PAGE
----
A: Recursive sampling involves iteratively asking yourself, “Is this information valuable to me? Helping you to continually prioritize what you read.

Not “Giving the Answer Away” Example

Q: What is the “Recursive Sampling Technique”?
A: Recursive sampling involves iteratively asking yourself, “Is this information valuable to me?”

3. Avoid questions with more than three ideas

Avoid having more than three ideas on a flashcard if it is just naming them, e.g., “What are the four techniques for managing stress?”

Part 2: Great Flash Card Backs (i.e. writing great "answers")

1. Keep answers as atomic as possible (i.e., a single irreducible unit).

Complex Answers (not ideal) Example

Q: What is “Intuition Flooding,” and how can you use it to help boost your understanding of a topic?
A: “Intuition Flooding” enables you to develop a profound, intuitive grasp of a topic. It involves finding many examples of something you want to understand, carefully scrutinizing them one by one, and jotting down any interesting observations you have or patterns you notice. Helping you develop an intuitive grasp of a topic (by scrutinizing dozens of examples of the object of study). For example, if you look at 20 examples of good onboarding UX design and take notes, you will start to appreciate what is and isn’t effective. When you go to design your own onboarding, you may find that you have developed an intuition for whether something works well or not.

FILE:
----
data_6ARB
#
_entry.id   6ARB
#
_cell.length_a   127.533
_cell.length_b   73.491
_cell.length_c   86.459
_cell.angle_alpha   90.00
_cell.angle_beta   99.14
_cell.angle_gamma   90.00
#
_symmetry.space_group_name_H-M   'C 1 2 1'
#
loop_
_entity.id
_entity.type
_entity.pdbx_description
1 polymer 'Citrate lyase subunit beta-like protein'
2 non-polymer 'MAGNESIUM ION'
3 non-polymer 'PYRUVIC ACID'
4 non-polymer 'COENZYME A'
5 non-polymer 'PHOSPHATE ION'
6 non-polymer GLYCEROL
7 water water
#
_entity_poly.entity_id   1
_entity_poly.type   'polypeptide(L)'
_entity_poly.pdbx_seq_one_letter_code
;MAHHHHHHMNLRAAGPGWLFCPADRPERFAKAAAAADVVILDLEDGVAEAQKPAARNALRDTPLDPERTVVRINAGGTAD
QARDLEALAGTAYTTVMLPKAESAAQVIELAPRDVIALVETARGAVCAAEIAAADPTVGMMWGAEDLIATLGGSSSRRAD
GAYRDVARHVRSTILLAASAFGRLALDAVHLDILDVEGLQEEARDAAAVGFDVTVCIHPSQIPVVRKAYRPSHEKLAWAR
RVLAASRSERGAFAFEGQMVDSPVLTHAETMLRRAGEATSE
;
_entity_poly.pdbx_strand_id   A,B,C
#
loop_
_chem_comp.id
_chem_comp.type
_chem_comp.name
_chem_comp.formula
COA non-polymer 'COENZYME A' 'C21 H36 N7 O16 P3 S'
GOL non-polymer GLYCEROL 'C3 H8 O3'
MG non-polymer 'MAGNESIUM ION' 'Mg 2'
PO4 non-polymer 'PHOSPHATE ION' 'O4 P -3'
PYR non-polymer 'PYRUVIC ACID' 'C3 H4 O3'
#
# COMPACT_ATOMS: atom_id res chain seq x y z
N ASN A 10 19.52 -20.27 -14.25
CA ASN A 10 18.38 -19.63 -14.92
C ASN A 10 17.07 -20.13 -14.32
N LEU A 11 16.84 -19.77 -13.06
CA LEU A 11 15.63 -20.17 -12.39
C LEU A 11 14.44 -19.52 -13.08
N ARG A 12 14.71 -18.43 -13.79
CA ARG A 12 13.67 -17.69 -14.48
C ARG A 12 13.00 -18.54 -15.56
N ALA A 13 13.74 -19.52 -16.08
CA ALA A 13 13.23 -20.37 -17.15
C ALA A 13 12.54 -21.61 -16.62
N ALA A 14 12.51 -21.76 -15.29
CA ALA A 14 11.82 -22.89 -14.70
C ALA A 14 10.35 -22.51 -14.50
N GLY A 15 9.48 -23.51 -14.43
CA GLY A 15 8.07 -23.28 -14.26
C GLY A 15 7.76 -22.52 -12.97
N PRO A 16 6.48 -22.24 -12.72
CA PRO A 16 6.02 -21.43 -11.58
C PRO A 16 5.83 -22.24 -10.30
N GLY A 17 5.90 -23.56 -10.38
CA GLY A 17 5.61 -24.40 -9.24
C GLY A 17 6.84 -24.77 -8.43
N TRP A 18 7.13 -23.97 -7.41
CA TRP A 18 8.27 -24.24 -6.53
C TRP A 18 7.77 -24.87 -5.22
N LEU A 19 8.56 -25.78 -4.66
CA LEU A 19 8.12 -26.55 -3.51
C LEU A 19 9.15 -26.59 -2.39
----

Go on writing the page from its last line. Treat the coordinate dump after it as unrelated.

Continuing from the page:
Atomic Answers (ideal) Example

Q: What is “Intuition Flooding”?
A: By looking at many examples of something, you will start to develop an intuition for what is effective and what is not.

2. Keep answers concise (~ under 280 characters) and high in information density while avoiding unnecessary words.

It’s hard to remember long paragraphs of information. Leading to the experience of quizzing yourself on lengthy cards to be challenging and unrewarding, as you will often feel like you aren’t making progress. An additional reason to keep your cards brief is to focus on the vital bit of information that you are trying to remember (see the spot the core technique in our other blog post). We chose 280 characters as a basic rule of thumb (primarily based on Twitter).

Part 3: Thought Saver Recommended Card Types

It’s one thing to remember the content of a card and another to apply that knowledge to your life. In our exploration of how to help people use knowledge more effectively, we looked at behavior change theories. We developed several different “card types” (i.e., different sorts of flashcards you can make) to make it more likely that you convert knowledge into action in the real world.